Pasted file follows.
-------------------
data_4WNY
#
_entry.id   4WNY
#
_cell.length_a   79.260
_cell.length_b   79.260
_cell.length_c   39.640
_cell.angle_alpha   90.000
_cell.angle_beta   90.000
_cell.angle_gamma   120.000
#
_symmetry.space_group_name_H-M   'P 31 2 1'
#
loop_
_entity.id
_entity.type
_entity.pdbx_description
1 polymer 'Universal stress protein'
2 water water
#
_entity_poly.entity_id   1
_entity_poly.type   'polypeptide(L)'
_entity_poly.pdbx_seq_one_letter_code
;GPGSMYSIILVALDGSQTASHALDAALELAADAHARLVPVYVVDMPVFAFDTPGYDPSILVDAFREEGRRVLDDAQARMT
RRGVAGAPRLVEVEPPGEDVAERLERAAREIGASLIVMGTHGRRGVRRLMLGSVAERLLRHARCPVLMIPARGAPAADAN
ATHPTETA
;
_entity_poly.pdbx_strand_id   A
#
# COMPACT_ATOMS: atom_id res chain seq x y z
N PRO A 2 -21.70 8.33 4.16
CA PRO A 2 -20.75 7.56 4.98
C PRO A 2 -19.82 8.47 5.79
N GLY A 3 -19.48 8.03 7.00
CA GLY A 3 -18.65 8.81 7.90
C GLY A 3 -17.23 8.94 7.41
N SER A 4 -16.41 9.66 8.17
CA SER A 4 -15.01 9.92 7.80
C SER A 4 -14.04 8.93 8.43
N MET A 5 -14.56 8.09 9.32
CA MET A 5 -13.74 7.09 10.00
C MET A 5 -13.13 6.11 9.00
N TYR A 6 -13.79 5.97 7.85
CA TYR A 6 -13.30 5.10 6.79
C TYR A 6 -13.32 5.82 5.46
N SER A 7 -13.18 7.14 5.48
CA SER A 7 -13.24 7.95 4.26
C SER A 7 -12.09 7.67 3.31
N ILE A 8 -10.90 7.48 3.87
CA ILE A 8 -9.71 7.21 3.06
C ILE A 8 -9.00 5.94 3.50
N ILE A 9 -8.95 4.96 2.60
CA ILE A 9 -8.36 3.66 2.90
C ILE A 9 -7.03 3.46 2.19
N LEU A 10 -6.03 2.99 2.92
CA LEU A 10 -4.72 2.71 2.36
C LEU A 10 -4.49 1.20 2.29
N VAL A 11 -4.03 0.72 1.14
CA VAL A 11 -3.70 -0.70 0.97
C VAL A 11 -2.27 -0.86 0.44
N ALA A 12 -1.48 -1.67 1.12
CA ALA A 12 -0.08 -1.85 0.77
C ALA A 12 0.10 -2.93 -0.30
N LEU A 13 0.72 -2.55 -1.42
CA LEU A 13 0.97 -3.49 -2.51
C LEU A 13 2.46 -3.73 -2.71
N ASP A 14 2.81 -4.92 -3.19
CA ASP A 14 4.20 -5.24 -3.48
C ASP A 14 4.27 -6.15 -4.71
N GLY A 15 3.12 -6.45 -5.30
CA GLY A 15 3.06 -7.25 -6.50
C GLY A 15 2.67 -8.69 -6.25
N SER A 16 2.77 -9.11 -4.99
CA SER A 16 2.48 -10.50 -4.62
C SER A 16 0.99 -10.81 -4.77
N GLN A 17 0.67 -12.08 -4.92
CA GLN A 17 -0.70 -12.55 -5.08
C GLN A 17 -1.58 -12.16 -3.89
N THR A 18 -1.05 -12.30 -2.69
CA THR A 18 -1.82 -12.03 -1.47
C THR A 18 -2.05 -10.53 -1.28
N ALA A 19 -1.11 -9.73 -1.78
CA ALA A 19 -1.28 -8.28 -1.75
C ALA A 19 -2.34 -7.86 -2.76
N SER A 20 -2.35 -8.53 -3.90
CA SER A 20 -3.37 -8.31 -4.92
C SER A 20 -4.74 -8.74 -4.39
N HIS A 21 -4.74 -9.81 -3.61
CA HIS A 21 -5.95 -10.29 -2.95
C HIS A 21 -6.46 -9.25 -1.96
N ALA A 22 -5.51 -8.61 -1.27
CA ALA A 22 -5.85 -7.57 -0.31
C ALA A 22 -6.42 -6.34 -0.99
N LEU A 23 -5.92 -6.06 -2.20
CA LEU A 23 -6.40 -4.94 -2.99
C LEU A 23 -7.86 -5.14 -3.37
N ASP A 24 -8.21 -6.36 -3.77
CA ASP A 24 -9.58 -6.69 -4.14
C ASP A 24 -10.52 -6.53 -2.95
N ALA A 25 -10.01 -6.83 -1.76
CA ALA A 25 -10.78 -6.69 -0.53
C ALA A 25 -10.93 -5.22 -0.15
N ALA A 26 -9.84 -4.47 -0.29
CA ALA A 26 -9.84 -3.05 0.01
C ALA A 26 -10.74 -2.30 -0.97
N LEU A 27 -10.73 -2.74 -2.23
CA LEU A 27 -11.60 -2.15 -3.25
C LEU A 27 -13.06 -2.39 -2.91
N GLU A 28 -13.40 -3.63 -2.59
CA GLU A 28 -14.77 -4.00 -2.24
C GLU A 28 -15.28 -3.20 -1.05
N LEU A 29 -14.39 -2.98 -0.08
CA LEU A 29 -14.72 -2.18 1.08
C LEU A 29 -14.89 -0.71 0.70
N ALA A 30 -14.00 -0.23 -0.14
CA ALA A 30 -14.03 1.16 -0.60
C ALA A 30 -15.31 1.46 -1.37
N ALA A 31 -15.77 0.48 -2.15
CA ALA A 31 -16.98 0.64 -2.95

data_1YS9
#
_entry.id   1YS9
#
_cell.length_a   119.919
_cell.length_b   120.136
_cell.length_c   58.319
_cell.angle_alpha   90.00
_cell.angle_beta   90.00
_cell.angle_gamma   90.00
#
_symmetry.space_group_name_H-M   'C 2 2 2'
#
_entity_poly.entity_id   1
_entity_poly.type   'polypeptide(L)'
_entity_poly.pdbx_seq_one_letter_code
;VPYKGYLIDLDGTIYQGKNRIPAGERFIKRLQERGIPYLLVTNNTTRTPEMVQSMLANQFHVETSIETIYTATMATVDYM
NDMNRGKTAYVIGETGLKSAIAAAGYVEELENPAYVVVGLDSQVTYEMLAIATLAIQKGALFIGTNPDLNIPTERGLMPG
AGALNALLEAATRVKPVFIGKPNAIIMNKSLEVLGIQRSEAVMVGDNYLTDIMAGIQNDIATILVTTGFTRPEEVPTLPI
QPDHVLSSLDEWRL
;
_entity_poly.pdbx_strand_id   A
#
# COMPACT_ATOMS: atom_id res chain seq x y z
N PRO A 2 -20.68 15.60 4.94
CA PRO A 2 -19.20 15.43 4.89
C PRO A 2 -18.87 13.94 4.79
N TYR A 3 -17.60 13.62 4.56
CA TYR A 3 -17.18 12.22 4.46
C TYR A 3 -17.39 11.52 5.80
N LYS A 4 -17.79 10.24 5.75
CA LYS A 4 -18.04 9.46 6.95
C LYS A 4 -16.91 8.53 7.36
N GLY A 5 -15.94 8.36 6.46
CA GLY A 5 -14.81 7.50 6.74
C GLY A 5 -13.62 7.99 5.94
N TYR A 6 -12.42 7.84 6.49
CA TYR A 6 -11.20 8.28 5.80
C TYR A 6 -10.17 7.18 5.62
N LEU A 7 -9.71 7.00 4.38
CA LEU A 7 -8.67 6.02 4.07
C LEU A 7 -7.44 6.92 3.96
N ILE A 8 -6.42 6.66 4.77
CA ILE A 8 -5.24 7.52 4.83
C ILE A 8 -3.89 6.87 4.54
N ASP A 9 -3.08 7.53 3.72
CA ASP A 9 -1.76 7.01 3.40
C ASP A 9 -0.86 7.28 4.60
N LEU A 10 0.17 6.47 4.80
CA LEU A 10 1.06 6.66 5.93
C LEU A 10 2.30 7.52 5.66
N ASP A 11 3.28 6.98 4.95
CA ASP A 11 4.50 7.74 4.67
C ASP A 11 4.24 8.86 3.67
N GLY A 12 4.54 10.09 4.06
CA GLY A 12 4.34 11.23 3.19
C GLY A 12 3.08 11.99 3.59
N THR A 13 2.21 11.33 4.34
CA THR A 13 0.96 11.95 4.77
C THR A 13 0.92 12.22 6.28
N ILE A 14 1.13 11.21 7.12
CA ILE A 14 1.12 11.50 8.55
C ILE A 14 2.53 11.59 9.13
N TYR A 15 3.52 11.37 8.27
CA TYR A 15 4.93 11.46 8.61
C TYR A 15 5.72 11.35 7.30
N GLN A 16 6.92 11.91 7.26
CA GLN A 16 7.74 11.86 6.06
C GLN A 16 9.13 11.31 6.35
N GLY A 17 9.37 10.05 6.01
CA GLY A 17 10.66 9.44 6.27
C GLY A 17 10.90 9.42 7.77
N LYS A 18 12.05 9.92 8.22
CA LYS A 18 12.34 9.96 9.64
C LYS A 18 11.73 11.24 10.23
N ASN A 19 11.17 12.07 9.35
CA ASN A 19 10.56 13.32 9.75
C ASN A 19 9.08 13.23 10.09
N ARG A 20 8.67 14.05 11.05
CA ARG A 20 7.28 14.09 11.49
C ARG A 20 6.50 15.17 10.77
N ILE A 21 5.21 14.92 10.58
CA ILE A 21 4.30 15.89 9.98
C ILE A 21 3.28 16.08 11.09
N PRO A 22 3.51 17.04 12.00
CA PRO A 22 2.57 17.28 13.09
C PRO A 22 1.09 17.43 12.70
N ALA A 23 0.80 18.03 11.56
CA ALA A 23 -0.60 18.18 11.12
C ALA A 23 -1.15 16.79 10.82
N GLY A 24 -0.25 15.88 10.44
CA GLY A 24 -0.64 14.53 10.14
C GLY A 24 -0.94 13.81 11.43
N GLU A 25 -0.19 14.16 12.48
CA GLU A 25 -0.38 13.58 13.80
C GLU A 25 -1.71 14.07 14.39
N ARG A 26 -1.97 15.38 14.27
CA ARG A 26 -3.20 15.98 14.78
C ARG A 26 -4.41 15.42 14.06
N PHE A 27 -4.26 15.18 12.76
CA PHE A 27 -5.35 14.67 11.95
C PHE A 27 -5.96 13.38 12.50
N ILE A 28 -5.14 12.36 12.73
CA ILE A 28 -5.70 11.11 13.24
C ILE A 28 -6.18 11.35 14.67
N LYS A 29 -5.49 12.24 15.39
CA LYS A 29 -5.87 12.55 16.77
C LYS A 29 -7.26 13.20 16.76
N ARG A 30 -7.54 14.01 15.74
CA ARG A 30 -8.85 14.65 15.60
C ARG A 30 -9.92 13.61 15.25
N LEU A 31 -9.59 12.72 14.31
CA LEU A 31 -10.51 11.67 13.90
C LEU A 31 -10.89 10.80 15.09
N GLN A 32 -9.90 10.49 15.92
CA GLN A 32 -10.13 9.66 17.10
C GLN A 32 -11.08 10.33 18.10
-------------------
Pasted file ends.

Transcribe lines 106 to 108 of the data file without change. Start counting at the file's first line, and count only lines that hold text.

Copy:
N LEU A 27 -10.73 -2.74 -2.23
CA LEU A 27 -11.60 -2.15 -3.25
C LEU A 27 -13.06 -2.39 -2.91